Monday, 14 March 2016
I can't believe that it was back in September that I posted the first part, I wrote this next part soon afterwards but forgot to post it. So here it is at long last.
In the first part we had a quick look at some of the theory and difficulties associated with estimating the straight line performance of motorcycles and other vehicles. This time we will look at the software, see how it works and work though some examples.
As we saw last time we can arrange the performance equation, F=ma to a = F/m, we also noted some difficulties in specifying both the nett F and equivalent m, which depends on inertia right back to the crankshaft. Firstly let’s see how the software arrives at values for F and a .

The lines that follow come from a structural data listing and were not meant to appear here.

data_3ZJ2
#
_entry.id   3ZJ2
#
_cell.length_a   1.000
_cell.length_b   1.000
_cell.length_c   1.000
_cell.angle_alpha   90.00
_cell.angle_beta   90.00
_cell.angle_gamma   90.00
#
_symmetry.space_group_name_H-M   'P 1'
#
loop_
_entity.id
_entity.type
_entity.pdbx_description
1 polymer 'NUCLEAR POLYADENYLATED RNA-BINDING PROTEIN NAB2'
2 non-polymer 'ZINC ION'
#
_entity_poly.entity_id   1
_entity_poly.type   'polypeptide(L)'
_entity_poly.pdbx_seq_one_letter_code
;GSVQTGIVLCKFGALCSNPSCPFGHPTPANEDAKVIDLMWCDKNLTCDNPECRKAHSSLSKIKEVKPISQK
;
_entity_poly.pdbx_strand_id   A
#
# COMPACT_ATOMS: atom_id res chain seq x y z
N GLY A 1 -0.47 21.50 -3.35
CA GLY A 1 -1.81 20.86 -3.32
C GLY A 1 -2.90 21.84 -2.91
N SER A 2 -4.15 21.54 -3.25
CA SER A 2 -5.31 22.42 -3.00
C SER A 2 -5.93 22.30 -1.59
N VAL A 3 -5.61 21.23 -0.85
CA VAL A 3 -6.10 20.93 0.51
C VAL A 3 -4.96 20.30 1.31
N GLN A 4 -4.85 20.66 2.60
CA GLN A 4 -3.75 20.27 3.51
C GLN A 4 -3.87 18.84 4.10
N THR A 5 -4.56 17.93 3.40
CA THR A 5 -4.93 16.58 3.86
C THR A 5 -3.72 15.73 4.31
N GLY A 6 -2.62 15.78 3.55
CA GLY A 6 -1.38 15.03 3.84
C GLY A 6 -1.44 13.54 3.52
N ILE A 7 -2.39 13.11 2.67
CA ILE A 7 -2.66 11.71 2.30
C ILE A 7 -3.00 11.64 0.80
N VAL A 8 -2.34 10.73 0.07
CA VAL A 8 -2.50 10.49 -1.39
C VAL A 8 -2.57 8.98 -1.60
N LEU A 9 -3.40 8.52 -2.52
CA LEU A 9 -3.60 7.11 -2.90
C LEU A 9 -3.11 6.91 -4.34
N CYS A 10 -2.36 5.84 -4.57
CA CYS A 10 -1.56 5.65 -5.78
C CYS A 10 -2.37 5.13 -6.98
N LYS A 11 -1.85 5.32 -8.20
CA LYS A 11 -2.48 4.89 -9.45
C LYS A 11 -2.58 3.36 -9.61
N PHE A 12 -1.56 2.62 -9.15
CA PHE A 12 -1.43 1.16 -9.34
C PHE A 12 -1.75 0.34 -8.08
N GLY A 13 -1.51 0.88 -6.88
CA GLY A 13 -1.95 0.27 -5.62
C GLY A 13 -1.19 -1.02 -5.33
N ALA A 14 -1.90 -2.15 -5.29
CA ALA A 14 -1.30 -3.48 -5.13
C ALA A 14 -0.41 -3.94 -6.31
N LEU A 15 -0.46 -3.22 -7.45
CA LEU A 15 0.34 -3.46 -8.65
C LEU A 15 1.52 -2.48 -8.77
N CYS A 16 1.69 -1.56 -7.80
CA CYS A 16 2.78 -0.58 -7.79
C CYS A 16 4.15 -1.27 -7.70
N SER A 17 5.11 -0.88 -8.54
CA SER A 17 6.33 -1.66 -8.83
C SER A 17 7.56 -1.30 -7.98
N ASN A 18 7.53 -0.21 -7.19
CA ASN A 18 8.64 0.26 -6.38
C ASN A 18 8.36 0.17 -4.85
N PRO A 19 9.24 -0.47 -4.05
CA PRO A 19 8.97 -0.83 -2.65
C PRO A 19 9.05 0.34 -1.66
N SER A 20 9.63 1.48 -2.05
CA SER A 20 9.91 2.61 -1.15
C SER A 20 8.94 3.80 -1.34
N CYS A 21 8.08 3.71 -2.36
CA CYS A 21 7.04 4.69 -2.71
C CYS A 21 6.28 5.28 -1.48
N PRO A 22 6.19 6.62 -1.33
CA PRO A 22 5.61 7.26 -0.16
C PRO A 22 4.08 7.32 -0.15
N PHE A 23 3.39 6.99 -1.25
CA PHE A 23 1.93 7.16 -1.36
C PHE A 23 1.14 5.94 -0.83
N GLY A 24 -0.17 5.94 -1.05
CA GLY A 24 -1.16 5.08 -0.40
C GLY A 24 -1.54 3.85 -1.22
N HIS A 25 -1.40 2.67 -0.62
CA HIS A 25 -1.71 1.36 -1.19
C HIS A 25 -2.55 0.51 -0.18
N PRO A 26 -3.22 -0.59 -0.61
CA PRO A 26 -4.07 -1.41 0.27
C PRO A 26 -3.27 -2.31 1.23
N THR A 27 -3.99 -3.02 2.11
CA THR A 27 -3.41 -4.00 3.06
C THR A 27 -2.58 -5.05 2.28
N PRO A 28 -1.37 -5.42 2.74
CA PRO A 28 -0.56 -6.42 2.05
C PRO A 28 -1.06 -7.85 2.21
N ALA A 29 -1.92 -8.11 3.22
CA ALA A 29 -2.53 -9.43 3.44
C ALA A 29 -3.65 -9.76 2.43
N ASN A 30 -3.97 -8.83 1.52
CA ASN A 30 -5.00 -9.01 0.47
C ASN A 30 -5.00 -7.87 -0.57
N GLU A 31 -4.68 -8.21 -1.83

The nett F is influenced mainly by engine torque and overall gear ratio, with aerodynamic drag subtracting from this at higher speeds. Tyre rolling resistance also reduces the value of F available but is reasonably constant throughout the speed range and assumes relatively more importance at lower speeds. There is also another effect which reduces the average force applied through the tyre for acceleration which is often forgotten, and that is the time that the torque is removed during gear changes. Gear change times typically range from 0.1 seconds for a very fast change with a quick shifter fitted to around 1 second for a more leisurely foot movement. After the throttle closing and reopening during changing gears, most engines require a certain time period for the fuel mixture to settle down again before delivering full power, although modern EFI engines are much better in that regard than older models. This is not usually easy to quantify. The first thing that we need to do in the software to start an estimation is to enter the power or torque data, this will vary with RPM and we enter the data into a table at appropriate values of RPM as shown in fig.1.